JJ’s smile was shyer now. “Bye.”
“Goodbye. Have a good day.”
Tony watched as she picked up her coffee and walked briskly out of the café, before looking down at the card in his hand. Her name was Jennifer Jareau and she worked in the Behavioural Analysis Unit.
He laughed softly. She worked with profilers? Well that was officially reason number one why he shouldn’t call her.
Except that though he had many reasons why he definitely shouldn’t call JJ, he was still very tempted. Which was crazy. He had quite literally written the textbook the Navy used to train marines for undercover work and there was a whole chapter in the book about not being an idiot in this sort of situation.
Tony sighed and looked began flicking the card through his fingers. He was lonely, it would be nice to have someone other than his handler to talk to. Tony placed the card on the table. He would let his handler decide. Colonel Lucten was a good guy. He would be able to look at this situation impartially and make a decision based on the danger level. It wasn’t as though Tony’s life was in danger, but if anyone at NCIS made him the last six years of his life would be wasted.
Tony stood up, pocketing JJ’s card and strode out the door. He needed to find a payphone to ring Colonel Lucten.
Tony stared at the note in his hand in shock. It had been three days since he had rung Colonel Lucten about JJ and in that time he had managed to firmly convince himself that seeing JJ again was a terrible idea. But apparently Lucten didn’t agree. What was he thinking? Tony shoved the note into his pocket, he would shred it later, and got into his car mentally planning the route he would take to work. It needed to be one with payphone on the way.
Tony leant against the payphone. “This is Tony, sir. I got your note.”
Lucten chuckled. “And you’re so horrified that I’m authorising you to go off book that you needed to complain?”
“This is a bad idea, sir.” Tony retorted.
“I wondered how long it would take your training to kick in.” Lucten replied. “But I think you should call the girl.”
Tony let out a deep breath. “Why?”
“Because your sanity is important. You still have at least a few years left, Tony, you know that. Take Agent Jareau out for dinner, have some fun.”
“And if my cover gets blown?” Tony asked.
“It won’t.” Lucten reassured him. “No one suspects you. They’re not even looking for a mole. Tell Agent Jareau that you work for NCIS and discourage her from visiting you there. Worst case scenario you have to tell your team that you pretended to be someone you’re not to get the girl.”
Tony was considered that. “Which they’ll believe.”
“Exactly. Go out, have some fun. We’ve done a background check on her. She’s clean, no connection to NCIS.”
Tony sighed. “I still feel like this is a bad idea, sir.”
“Look, Tony, ultimately this is your call. But I need you to be able to last the distance in this op. If you’re confident that you have a few more years in you without something like this then throw away her number, but if you’re not…” Lucten trailed off.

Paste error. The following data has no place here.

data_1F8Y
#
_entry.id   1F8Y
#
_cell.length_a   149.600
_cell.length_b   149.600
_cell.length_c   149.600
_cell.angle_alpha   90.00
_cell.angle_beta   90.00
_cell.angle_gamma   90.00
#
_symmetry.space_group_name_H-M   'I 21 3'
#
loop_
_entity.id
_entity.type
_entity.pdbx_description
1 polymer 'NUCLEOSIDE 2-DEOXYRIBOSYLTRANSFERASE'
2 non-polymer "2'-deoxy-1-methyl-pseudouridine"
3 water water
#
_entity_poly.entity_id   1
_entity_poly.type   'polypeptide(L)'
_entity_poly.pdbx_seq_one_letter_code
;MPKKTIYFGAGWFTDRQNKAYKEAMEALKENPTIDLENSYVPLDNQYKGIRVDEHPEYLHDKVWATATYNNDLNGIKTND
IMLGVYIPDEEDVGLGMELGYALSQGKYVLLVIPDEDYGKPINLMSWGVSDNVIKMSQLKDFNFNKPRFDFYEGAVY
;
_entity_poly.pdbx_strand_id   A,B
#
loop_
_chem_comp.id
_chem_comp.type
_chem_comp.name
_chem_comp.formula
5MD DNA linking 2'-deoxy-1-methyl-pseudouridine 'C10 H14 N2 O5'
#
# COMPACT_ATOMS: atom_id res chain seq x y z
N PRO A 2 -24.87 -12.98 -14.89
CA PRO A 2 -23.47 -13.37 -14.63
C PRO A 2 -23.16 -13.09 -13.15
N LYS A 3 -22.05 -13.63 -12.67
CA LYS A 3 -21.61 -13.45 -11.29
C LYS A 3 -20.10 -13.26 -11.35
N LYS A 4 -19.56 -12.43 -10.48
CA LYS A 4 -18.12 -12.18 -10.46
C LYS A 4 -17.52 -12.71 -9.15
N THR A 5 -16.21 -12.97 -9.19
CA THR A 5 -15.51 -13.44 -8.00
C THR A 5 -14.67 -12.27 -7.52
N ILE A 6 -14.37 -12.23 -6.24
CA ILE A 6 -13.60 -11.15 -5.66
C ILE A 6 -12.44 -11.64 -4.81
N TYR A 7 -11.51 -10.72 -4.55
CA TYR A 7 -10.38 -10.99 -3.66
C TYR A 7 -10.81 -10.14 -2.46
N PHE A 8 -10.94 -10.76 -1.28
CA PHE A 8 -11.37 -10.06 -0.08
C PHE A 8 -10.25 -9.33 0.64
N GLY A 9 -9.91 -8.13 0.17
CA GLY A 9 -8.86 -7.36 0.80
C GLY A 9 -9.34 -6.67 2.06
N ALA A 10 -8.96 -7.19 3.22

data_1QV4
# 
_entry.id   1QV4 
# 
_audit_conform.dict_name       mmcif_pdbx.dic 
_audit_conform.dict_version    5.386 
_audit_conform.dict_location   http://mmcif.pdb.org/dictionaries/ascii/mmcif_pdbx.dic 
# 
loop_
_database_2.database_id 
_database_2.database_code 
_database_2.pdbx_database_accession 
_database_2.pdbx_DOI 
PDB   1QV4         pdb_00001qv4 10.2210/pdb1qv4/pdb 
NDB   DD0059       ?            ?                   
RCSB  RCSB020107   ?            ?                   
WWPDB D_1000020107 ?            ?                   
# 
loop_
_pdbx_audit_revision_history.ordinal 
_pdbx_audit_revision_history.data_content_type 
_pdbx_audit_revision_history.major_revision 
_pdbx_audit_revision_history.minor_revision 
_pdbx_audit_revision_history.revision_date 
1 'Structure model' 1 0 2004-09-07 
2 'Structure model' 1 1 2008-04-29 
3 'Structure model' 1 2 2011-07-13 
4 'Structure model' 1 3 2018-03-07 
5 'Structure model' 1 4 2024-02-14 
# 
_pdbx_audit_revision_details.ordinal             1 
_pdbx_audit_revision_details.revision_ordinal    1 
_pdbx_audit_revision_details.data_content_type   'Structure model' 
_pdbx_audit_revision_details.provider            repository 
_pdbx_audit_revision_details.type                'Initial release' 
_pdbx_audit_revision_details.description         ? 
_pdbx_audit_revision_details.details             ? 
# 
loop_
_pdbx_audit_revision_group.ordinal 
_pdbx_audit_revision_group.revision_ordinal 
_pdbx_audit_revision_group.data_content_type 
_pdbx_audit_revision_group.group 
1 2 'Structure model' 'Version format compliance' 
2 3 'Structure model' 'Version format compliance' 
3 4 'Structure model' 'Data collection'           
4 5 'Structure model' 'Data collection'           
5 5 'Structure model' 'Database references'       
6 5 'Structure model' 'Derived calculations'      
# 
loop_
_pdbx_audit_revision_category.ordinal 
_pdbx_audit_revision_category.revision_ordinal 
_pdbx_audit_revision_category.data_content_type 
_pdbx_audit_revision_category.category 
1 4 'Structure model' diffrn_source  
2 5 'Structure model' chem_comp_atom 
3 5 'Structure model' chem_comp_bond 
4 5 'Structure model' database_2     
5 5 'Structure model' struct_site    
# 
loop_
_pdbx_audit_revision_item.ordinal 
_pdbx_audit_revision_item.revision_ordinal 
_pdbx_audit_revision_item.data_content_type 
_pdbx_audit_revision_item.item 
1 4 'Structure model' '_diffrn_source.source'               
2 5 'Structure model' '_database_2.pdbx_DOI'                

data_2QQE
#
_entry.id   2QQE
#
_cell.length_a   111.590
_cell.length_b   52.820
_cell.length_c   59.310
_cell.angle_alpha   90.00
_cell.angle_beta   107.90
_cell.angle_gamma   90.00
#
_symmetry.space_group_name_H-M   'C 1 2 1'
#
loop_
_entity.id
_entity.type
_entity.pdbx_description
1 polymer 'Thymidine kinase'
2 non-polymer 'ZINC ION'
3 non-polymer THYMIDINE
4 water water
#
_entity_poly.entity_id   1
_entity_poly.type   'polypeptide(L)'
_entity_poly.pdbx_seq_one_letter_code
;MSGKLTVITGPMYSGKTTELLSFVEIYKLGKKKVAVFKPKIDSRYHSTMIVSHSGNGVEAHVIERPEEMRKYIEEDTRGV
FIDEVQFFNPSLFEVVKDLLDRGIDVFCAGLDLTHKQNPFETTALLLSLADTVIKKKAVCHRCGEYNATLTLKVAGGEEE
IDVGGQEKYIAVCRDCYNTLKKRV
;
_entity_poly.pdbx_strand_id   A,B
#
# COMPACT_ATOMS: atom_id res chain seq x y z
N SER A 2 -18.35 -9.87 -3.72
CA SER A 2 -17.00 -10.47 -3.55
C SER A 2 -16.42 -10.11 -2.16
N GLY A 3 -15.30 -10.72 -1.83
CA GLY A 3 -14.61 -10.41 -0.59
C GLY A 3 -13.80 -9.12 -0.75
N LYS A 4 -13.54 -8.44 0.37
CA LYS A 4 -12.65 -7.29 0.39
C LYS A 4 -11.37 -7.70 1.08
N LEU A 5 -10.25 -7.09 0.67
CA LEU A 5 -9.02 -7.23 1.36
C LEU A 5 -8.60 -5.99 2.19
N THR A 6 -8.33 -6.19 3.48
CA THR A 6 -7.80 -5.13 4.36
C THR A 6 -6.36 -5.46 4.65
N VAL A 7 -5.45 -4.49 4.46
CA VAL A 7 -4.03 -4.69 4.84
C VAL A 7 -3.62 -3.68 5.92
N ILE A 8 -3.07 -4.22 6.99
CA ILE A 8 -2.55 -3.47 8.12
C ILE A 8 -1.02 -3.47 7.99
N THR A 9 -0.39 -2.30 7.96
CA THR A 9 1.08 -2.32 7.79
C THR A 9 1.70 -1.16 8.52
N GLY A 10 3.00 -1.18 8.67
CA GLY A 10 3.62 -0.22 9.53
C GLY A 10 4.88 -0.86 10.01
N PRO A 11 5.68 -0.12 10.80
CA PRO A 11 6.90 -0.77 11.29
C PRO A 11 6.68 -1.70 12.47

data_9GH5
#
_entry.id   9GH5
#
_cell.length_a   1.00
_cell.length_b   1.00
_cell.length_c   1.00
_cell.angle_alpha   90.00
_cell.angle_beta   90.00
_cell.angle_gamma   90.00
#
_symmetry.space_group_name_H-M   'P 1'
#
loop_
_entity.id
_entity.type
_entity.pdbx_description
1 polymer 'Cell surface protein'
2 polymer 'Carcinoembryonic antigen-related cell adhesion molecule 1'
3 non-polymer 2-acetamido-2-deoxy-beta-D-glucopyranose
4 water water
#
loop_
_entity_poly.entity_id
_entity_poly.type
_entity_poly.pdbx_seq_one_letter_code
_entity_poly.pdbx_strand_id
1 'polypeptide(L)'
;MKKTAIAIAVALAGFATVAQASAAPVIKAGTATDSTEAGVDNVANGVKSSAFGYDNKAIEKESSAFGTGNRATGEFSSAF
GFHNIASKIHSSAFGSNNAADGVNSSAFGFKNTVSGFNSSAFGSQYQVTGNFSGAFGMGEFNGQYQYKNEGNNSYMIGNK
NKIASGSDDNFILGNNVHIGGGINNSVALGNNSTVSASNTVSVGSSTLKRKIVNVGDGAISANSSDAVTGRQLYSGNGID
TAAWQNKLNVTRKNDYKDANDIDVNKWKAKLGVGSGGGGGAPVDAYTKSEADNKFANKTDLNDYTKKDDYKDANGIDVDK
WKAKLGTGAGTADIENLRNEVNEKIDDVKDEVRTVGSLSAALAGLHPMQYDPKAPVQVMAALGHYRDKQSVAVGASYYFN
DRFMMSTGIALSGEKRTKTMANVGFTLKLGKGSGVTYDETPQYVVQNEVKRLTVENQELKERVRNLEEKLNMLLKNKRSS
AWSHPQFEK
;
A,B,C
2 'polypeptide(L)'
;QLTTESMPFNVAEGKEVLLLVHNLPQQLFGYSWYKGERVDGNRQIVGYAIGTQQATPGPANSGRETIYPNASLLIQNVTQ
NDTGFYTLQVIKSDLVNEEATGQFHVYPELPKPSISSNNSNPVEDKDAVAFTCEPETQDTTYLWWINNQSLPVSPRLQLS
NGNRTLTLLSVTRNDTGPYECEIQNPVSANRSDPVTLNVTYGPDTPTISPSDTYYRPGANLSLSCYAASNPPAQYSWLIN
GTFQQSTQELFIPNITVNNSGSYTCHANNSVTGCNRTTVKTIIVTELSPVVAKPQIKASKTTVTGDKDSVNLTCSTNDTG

Tony ran a hand through his hair. “Yes, sir. Understood.”
“And let me know what you decide.” Lucten ordered.
“Yes, sir.” Tony nodded, half wishing that he was in Lucten’s office and could salute him. He missed being a proper solider.
Tony closed his eyes in frustration. Could he be so homesick that he actually missed saluting people? Maybe he did need to ring JJ. He had told himself that he would trust Lucten’s judgement on the matter.
“Yeah?” Lucten responded.
“I’ll ring her.” Tony admitted.
Lucten let out a relieved sigh, making Tony wonder just how worried his handler was. “I’m glad, Tony. Now go to work, you’re running late.”
Tony came to attention immediately, even though the colonel couldn’t see him. “Yes, sir.”
As Tony got back into his car, he was tempted to hit his head against the steering wheel. What was he doing? Had he really just agreed to break his cover over a pretty fed?
Tony pulled his phone out and connected it to his hands free system. If he was going to call her, now was as good a time as any. He dialled her number and then pulled out into traffic.
“JJ, this is Tony.” Tony replied, keeping his eye on the car in front of him. “The guy from Roger’s. I don’t know if you remember me.”
“Right, Tony, yes I remember you.” JJ sounded rushed. “Listen, Tony, now isn’t a great time, I’m about to board a plane.”
“Oh, sorry.” Tony answered. “I’ll be quick. I was just, uh, ringing to ask if you’d like to have dinner with me this week.”
“That sounds great.” JJ sounded as though she was smiling. “I’m going to be out of town for a few days, shall I call you when I get back?”
“Yeah.” Tony nodded, as he changed lanes. “Let me know when works for you. Good luck catching the unsub.”
“Thanks. I’ll ring you in a few days.”
A few days had actually been five days, not that Tony was counting, and a week before their actual date. Tony had been on edge all week, and he had decided not to hide it. When McGee and Ziva asked, he fed them a line about a twenty three year old waitress. They ate it up, like they always did.
Tony wasn’t sure what had put him on edge the most, the idea of breaking his cover or the fact that he was about to go on his first real date in over six years. It was probably both.
Tony had arrived at the restaurant, specifically chosen because it was in the same neighbourhood as Roger’s, a few minutes early. He stood by his decision, it was the polite thing for a guy to do, but it still left him ten minutes to dream up worst case scenarios while sitting at their table alone. Not that he hadn’t spent the entire day coming up with worst case scenarios. What was he doing again?
That question was clearly answered when JJ walked in, looking stunning in a red and white floral dress. He had forgotten just how pretty and poised she was. Maybe Lucten was right, maybe he did need this.
He stood up and waved her over.
“Sorry I’m late.” JJ greeted him.
“You’re not late.” Tony disputed as he pulled out her chair. “I was early.”
“How gentlemanly.” JJ replied, sitting down with a smile.
Tony wasn’t sure whether she was referring to his earliness or the fact that he had pulled out her chair.
“So, did you catch the guy?” Tony asked.
JJ looked away. “Yeah, eventually.”
Tony winced. “Sorry, I didn’t mean to bring up bad memories.”
JJ shrugged. “It’s fine. You didn’t know. We were in Georgia, we caught the unsub, but not before he tortured one of the guys on our team.”
“Is he alright?” Tony asked, leaning forward in concern.